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Arty pegs & washing-480x480.jpgNext week (17-23 June 2013) sees the 10th Anniversary of National Recycle Week (organised by WRAP) using the theme of 'recycling at home and away'.

The UK has become more adept at recycling over the last 25 years but there is still scope for improvement, especially as we produce 20 times more plastic today than 50 years ago. As a nation we currently recycle 32% of all plastics but the target set by DEFRA is 57% by 2017!

Plastic is light, durable, versatile in shape and colour and can be used for almost any application from packaging to construction, automation to fleeces. But recycling plastic is essential because, unlike other commonly used products, it doesn't biodegrade and can take decades, even centuries, to break down in landfill.

Fortunately, environmentally-conscious companies such as Easy-Do Products, use recycled plastic to manufacture 'new' products that keep used plastic out of landfill and reduce the need to create more plastic thus saving energy and natural resources. Products like the EcoForce Recycled Clothes Peg do the job just as well, if not better than alternatives made from virgin materials, but don't harm the environment. What's more, hanging out laundry to dry is free and eco-friendly  compared to an energy-guzzling tumble drier which emits 1.5kg of CO2 with every cycle.

Daniel Neumann of EcoForce explains: "It seems ludicrous that so many general everyday items are manufactured from virgin materials at great cost to our environment when in so many instances it is entirely unnecessary.

"We are dedicated to supplying a range of affordable, usable everyday products that work, manufactured from high quality recycled materials,that provide a more sustainable alternative to what is currently on the shelves and help you run a greener home without it costing the earth."


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peg pic.jpgWriter Janina Mathewson explains the rules of wearing something that has been loved before, and how a girl on a budget can avoid growing weary of the nearly new...

Sometimes in our lives we find it hard to stretch to a new pair of jeans. Sometimes we find it hard to stretch to a replacement pair of three pound sneakers. Sometimes we're startled awake by the realisation that we don't own a single piece of clothing that's newer than three years old and that we have more hand me downs than clothes we've actually bought!

Once you start accruing hand me down clothes it can be difficult to stop. There are two reasons for this. The first is because if you're going through a time where you know you may not be able to have a decent shop for a while, you start losing the ability to turn down free things. Someone might offer you a dress in just not at all your colour, and you'll take it because you're not sure when you're going to manage to buy a dress yourself. The second reason is that once people realise that you're open to receiving their leftovers, they start running them all by you before they take them to the charity shop.

Friends' leftovers

This is obviously lovely; it's splendid to be able to sit back and reflect on the fact that your friends won't let you go completely naked, but there is a difficulty to be overcome. Because when you're trying to choose something to wear, you want something that feels like you. Something that shows the most and best of you. And it's really hard to achieve that with a wardrobe stocked with other people's leavings.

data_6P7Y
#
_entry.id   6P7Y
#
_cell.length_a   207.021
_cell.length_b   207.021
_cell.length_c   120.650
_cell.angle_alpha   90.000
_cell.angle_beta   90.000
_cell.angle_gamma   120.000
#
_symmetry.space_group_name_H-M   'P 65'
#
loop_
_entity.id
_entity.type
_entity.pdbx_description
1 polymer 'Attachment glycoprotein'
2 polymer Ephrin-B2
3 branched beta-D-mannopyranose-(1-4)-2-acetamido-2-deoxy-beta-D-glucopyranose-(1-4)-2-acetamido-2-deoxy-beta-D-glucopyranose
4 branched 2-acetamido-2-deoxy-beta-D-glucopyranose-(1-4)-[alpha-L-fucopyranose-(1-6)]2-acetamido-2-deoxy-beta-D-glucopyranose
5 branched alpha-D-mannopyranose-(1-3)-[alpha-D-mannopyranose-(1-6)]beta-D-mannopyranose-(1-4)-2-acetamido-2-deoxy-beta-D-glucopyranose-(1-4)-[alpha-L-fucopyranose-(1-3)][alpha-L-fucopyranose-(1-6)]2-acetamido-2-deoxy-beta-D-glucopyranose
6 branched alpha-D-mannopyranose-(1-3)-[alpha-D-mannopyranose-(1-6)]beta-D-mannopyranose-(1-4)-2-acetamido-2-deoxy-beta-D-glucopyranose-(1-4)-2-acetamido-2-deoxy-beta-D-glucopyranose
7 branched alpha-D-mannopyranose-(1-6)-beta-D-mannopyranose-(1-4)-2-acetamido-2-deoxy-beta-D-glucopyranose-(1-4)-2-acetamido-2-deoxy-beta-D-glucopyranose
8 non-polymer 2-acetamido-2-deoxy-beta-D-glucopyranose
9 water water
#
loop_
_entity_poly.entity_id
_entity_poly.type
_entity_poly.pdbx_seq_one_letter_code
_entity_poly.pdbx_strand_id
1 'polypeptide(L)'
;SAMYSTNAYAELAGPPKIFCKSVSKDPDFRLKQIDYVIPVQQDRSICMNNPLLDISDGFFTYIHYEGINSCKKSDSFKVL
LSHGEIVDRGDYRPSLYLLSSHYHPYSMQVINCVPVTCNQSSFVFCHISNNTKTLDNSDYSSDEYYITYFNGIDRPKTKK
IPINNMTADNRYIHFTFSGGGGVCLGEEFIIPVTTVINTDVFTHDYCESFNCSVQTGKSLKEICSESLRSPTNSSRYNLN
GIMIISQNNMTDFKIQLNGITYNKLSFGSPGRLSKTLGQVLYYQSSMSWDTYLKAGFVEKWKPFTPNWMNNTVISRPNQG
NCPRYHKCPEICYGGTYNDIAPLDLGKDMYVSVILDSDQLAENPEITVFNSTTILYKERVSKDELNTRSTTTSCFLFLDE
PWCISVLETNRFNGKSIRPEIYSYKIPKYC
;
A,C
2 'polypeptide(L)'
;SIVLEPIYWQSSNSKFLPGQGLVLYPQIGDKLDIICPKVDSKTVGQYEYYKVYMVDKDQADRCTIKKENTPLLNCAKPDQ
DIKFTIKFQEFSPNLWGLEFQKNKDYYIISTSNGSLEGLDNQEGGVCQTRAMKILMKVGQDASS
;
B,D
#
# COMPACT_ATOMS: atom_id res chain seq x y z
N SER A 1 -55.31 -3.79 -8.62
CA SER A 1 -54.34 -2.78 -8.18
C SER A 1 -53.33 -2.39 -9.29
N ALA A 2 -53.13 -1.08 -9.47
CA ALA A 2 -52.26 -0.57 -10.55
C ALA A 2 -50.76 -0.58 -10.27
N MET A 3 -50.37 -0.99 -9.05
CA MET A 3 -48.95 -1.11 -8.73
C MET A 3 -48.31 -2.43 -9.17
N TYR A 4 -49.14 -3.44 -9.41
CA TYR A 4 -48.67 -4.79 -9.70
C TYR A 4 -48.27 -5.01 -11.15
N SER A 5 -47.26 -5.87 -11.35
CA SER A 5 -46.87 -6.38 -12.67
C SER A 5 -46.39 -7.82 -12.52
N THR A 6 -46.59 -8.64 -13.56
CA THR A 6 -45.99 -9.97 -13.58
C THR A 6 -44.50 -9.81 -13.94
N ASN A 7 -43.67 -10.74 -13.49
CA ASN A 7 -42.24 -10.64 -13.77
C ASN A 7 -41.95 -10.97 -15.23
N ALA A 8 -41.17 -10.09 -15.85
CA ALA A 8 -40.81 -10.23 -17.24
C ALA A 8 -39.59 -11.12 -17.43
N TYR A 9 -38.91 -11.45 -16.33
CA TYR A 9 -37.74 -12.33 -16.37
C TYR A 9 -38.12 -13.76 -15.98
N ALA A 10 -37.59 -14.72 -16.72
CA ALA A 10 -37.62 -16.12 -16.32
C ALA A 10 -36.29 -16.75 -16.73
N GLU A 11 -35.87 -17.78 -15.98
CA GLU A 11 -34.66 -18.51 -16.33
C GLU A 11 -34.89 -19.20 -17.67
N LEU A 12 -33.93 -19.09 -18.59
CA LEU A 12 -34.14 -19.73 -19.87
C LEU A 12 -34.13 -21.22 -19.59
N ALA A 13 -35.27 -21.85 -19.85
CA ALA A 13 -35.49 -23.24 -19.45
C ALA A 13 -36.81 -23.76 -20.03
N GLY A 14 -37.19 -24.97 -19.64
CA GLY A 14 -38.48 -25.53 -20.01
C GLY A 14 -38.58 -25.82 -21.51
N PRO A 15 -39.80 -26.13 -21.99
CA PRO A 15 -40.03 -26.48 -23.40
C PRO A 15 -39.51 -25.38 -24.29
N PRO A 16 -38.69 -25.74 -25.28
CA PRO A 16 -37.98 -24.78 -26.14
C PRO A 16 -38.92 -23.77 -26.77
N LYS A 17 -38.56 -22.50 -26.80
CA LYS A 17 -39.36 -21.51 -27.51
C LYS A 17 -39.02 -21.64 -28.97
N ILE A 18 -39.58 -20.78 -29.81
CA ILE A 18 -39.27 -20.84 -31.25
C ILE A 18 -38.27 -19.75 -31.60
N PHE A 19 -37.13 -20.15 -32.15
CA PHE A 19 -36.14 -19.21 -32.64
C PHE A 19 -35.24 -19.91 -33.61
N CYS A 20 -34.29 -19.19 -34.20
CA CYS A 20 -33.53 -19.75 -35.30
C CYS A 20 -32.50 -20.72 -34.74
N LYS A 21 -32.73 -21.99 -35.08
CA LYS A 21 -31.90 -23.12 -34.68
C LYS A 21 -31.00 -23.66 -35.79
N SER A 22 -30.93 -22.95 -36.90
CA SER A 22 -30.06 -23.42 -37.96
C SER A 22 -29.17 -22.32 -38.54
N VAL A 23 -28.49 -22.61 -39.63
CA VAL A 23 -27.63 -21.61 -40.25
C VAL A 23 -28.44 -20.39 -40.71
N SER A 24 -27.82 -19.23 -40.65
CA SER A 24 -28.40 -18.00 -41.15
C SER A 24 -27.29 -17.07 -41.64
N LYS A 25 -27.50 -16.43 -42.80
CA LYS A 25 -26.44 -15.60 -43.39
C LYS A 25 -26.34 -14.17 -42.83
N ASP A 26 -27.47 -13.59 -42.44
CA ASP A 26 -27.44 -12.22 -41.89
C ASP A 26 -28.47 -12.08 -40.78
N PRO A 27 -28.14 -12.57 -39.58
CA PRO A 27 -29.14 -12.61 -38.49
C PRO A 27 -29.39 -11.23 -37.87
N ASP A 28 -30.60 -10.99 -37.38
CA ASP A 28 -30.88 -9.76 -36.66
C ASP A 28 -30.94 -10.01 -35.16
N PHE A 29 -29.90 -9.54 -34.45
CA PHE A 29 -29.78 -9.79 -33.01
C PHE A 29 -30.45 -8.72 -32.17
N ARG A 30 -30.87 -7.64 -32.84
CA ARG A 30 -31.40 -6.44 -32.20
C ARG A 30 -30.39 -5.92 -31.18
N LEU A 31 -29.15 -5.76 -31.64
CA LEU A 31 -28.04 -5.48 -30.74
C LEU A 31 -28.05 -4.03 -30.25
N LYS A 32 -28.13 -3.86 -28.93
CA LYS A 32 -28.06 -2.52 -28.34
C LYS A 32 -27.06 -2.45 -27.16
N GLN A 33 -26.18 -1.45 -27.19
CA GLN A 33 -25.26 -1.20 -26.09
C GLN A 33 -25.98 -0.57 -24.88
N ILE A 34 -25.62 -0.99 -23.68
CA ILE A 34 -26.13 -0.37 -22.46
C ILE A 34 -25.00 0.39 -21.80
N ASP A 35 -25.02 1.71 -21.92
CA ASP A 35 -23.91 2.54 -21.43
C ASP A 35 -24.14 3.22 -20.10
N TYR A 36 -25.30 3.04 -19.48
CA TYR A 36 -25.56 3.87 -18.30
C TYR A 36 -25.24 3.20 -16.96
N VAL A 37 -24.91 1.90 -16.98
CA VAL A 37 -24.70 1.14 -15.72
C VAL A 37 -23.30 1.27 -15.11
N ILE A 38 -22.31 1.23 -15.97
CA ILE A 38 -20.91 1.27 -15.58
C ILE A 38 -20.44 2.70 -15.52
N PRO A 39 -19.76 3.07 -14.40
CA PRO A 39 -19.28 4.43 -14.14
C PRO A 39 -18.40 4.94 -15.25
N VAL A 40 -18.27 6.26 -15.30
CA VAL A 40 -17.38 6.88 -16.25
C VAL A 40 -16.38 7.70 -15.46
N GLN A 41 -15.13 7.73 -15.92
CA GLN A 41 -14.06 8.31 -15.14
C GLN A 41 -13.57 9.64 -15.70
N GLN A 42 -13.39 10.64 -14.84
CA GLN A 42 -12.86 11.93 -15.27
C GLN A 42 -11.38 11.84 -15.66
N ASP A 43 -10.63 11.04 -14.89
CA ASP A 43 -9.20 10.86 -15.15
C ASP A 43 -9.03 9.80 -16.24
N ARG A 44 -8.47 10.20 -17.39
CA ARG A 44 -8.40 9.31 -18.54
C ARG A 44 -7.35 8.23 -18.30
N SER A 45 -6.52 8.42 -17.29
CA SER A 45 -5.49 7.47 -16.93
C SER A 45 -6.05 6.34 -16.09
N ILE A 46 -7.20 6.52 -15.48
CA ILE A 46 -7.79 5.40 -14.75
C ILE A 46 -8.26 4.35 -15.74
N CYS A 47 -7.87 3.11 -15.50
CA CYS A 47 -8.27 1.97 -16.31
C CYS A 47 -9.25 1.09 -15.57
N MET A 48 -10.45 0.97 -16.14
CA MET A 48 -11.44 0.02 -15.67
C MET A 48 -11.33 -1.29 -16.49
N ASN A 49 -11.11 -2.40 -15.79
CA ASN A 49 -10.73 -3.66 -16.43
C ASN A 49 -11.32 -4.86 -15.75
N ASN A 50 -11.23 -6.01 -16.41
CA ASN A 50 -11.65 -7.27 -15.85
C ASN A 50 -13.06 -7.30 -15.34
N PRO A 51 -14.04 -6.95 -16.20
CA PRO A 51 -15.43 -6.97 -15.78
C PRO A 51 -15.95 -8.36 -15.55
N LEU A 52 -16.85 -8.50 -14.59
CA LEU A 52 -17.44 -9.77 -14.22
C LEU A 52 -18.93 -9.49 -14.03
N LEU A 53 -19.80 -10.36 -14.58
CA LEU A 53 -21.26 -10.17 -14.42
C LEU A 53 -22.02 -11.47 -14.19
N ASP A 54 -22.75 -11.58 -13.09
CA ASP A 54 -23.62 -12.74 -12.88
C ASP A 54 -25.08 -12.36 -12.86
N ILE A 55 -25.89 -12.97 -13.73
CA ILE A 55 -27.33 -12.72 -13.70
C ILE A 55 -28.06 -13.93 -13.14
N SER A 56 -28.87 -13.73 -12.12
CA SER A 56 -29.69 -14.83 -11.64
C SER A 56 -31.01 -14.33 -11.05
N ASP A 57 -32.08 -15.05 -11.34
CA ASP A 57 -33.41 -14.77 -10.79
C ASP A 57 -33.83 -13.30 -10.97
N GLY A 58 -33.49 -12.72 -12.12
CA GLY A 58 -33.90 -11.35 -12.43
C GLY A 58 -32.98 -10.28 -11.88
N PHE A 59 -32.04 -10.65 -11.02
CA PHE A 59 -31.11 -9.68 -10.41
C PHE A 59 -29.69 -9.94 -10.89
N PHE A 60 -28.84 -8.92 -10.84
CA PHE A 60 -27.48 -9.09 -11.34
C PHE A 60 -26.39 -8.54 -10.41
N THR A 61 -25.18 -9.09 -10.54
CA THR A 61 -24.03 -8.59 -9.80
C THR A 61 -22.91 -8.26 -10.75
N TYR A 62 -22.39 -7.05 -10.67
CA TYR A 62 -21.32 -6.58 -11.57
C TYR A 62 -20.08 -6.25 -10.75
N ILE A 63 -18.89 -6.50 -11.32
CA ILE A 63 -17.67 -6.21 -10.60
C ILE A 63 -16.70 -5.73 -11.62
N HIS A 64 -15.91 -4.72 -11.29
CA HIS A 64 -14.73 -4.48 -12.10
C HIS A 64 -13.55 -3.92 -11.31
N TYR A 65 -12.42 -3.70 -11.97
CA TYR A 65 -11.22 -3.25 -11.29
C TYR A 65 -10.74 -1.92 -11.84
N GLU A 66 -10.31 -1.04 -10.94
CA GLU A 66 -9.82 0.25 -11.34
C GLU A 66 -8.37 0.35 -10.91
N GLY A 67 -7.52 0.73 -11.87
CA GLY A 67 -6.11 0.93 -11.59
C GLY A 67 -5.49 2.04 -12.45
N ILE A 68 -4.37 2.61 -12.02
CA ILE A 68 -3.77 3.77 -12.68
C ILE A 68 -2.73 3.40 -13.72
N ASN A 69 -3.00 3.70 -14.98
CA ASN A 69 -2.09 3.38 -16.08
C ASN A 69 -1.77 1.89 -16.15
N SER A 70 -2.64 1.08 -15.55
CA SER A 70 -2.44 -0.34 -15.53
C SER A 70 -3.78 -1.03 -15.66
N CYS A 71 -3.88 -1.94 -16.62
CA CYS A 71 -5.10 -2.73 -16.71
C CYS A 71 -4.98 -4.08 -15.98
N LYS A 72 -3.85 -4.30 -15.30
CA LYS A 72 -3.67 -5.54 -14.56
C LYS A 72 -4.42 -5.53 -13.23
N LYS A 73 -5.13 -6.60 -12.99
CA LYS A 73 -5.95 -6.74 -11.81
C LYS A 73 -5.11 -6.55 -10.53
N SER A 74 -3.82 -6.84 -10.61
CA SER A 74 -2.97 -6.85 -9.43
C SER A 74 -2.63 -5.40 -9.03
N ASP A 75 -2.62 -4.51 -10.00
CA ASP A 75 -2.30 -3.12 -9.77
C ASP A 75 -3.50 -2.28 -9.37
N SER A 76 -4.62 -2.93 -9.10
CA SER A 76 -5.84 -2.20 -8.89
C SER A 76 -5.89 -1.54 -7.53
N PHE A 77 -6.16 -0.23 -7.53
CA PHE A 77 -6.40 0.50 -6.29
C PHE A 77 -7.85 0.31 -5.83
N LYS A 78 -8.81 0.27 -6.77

This is easiest combated with the smaller items. Your skirts and shirts and cardies. In this case, it's like mixing paint - you think yellow is too jaunty? Mix in some blue for a vintage pea-green. Think that shirt is a bit too prim and businessy for you? Chuck an old belt over it and wear it with a chunky necklace.

Dresses and such like are harder, as they're kind of like a full outfit, but choice of boots and jackets can do a lot. It' s all in what you do with it.

Choose different boots

Yes, there will be some things that will always feel a little strange; like those boots you have to wear more than you want to because they're the only footwear you own that keep out water, but you can still have a strong effect on the overall look. And if nothing else, you'll learn more about what you don't like to wear, for when your ship comes in and you can foist the whole lot off on someone else.

Follow Janina on Twitter @J9andIf

Via Shiny Style

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The champagne has been drunk, the chocolate has been hidden (or eaten) and we find ourselves back at work. It's January and a whole new year full of potential and opportunity is ahead. If you're like us chances are you've set yourself a goal or two for the coming twelve months, whether it is to lose weight, stop smoking or simply be better at what you already do well.

Most New Year's resolutions revolve around improving yourself and adding value to your own existence - often with a fast return on investment. Sound familiar? How about doing things a bit differently this year and set some goals that can - and will - have an impact on the environment and nature?

Below are a few of our ideas for green resolutions for 2013 - and we'd love for you to share yours with us too!

Shop till you drop - but bring your own reusable bags

We're not here to tell you how to spend your money. But you can make a big difference to the environment by saying no to plastic bags and bringing your own reusable shopping bags with you.

Buy less bottled water

Producing the bottles that your natural French or Caribbean water comes in requires a lot of oil, so it goes without saying that the fewer that are produced the less the waste. After all we're not so good at recycling PET bottles in this country... yet. And if you look more closely, most bottled water brands is someone's tap water somewhere. instead invest in a refillable water bottle to bring with you.

Ditch your car and go carbon zero

OK, this might not be feasible if you live far away from where you work, but swapping the way you get to the office can and will help the environment. Invest in a bike or walk where possible/ If not choose public transport. The less cars on the road the better!

Eat less meat

Many of you may be meat free already, but if you are discerning carnivore, make 2013 the year where you become even more selective. A good way to cut back is to introduce meat free Mondays (coined by the a certain Sir Paul McCartney and others). Eating less meat will result in greater carbon savings, is likely to improve your health and help towards the continuing battle of ending animal suffering around the world.